Her absence is like the sky, spread over everything. C.S. Lewis, author
Death and dying are difficult topics to discuss but honest discussion is critical for our well being. As I interviewed women who had lost their mothers, one of the most important recovery factors was honesty from the father and other caregivers. Secret-keeping was one of the most destructive.
Darcy Krause, Executive Director at Uplift Center for Grieving Children, writes, “Clinicians consistently emphasize the importance of relaying accurate, honest information to a child about a parent or loved one’s illness in terms the child can understand developmentally. This lays the groundwork for the child’s healthy grief processing.”
Perhaps you experienced the damaging affects of secret-keeping. Now, it’s your turn. You can change this destructive family dynamic and have open dialogue with your loved ones on this important topic.
Affirmation: I speak opening about death and dying.
Coaching questions: What’s your experience around death and dying discussions? How were/are you affected? What do you want to change (if anything)? How might open dialogue make a difference in your family?
Photo by Abi Lewis on Unsplash
Currently helping my kid make a Get Well Card for the Tooth Fairy who is having wing surgery…again. Tweet from a creative, forgetful dad
One of my granddaughters, Natalie, almost six, recently lost her first tooth. Her Aunt Katie made her a tooth fairy pillow and money was left in it while she slept. I must admit, when my children were young, I didn’t make a big deal out of the Tooth Fairy, Santa Claus, or the Easter Bunny…I hope I didn’t stunt my children. They seem ok. I did leave money under their pillows for those tiny teeth but I also told them the truth when they asked and they asked early.
Magical thinking has its place when it comes to these magical childhood characters. However, magical thinking has no place when it comes to the truth about death, especially when talking to children. As I talk with daughters about their childhood memories regarding mother loss, many describe the damage done to them from lack of communication, untruths, and secrets surrounding death.
Affirmation: I tell the truth about death.
Coaching questions: Are you prepared to answer your child’s questions about death? How have you been empowered by the truth?
The most beautiful people we have known are those who have known defeat, known suffering, known struggle, known loss, and have found their way out of those depths. Elisabeth Kübler-Ross (July 8, 1926 – August 24, 2004), Swiss-American psychiatrist, a pioneer in near-death, grief studies and author
- Have no secrets – tell the truth, talk about your experience, use real words, acknowledge reality
- Get outside of yourself – serve others, volunteer
- Use affirmations – affirm yourself and your progress, state what you want and how you want to be
- Connect to a community – find others (on line or in person) who have had a similar experience
- Seek therapy – don’t try to recover on your own if you’re struggling
- Be kind to yourself – honor your individual grief process, your anger, and your guilt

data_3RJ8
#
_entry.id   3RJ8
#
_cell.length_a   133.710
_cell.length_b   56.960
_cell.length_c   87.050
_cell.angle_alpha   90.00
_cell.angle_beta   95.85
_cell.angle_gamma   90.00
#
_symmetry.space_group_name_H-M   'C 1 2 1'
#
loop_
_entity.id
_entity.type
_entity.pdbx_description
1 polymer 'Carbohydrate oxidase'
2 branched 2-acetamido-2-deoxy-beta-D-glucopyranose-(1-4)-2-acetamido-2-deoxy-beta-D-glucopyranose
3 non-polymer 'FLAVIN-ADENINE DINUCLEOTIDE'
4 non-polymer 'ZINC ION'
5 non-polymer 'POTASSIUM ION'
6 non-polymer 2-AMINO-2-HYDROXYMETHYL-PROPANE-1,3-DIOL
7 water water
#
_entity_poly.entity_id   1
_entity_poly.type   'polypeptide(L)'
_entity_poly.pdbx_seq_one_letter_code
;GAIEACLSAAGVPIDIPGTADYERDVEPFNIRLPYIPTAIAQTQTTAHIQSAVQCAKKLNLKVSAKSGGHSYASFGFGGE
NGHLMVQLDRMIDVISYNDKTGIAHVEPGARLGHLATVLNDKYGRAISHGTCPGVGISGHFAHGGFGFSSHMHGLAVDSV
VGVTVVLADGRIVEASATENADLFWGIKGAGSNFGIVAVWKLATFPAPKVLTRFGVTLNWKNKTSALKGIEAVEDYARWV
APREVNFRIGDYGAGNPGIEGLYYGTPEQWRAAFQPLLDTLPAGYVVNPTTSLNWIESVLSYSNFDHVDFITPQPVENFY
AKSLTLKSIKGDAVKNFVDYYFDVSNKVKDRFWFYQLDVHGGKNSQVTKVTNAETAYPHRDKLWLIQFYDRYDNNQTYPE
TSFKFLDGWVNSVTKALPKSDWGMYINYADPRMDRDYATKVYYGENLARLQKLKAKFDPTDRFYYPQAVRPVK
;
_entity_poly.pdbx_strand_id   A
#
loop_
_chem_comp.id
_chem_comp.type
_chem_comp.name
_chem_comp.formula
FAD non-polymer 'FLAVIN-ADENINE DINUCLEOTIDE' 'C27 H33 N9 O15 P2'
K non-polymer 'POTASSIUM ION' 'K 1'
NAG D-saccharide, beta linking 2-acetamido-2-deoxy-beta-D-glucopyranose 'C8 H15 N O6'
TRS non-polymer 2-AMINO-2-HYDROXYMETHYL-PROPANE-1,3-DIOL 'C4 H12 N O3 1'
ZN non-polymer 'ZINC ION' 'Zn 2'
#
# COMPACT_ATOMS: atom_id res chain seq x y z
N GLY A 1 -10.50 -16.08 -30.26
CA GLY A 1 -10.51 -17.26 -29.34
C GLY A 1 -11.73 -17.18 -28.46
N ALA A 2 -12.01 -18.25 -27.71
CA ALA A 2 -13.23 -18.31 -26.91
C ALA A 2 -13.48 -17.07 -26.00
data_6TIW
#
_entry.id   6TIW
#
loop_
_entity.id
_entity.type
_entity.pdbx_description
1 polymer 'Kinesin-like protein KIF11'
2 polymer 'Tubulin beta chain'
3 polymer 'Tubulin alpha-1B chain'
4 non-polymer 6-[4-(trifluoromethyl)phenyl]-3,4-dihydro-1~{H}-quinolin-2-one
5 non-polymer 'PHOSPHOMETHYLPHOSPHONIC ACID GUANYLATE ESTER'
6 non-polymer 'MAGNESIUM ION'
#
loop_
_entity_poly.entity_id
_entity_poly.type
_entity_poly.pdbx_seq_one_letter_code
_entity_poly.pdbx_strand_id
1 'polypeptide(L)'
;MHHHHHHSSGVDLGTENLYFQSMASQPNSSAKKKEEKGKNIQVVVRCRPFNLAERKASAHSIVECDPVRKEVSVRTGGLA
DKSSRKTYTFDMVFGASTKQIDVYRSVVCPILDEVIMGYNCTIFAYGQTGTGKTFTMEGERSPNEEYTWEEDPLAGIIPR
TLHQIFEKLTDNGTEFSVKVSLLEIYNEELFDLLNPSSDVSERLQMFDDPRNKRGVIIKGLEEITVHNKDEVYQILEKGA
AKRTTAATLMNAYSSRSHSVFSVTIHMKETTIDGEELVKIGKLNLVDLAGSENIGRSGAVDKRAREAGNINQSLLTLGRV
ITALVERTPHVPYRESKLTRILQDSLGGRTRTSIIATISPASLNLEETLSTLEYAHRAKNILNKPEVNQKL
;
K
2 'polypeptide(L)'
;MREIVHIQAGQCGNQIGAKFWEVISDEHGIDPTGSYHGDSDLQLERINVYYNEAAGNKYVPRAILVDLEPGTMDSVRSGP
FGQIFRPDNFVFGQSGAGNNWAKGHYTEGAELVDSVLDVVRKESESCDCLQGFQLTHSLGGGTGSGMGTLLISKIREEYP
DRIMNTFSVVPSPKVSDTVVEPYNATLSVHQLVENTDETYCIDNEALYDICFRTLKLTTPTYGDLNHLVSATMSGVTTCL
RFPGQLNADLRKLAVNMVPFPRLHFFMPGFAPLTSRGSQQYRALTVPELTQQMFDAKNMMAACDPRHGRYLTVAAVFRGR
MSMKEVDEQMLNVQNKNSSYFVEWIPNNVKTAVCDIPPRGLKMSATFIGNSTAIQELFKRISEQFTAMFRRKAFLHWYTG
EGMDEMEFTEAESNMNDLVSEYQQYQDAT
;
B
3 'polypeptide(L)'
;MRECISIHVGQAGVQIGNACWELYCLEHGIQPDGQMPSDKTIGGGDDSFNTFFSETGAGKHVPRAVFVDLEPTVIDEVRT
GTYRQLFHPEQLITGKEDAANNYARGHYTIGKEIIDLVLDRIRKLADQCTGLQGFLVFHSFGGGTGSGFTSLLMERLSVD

- Honor the person you have lost by working your way back to living life to the fullest
Affirmation: I have found my way out of the depths.
Coaching questions: If you’ve experienced loss, what tips might work for you? What will you do today to implement your choice? What difference might it make?
With a secret like that, at some point the secret itself becomes irrelevant. The fact that you kept it does not. Sara Gruen, author, Water for Elephants
Secrecy is a common denominator in families where tragedy has struck. The C-word is never mentioned, photos are put away, death is not discussed, the unspoken agreement is “don’t ask, don’t tell” where everyone is expected to act as if nothing happened.
After talking with motherless daughters who grew up in this type of environment, I’ve come to believe that the secrecy was as much of a problem as the actual death of their mother. Silence increased their feelings of shame, especially if their mother died when they were young and there was no opportunity to process their experience by openly acknowledging their mother’s existence and their profound loss.
Affirmation: I’m an open person.
Coaching questions: What are your family’s secrets? How have they affected you?
Hiding, secrets, and not being able to be yourself is one of the worst things ever for a person. It gives you low self-esteem. You never get to reach that peak in your life. You should always be able to be yourself and be proud of yourself. Grace Jones, singer songwriter, supermodel, record producer, actress
Secrecy is very common in families where there has been a tragedy. The C-word is never mentioned, death is not discussed, the unspoken agreement is “don’t ask, don’t tell” where everyone is expected to act as if nothing happened. After talking with motherless daughters who grew up in this environment, I’ve come to believe that the secrecy was as much of a problem as the actual death of their mother. Silence increased their feelings of shame, especially if their mother died when they were young and they didn’t have an opportunity to process their experience by openly acknowledging their mother’s existence and their profound loss.
Families that have open discussions, answering any and all questions, who talk about the deceased mother and her cause of death, create a healthy environment for the motherless daughter where she can flourish and feel worthy rather than less-than.
Affirmation: I create an open and honest environment for my family.
Coaching questions: How have family secrets kept you from becoming your best self? What will you do about it? What difference will it make? Be specific.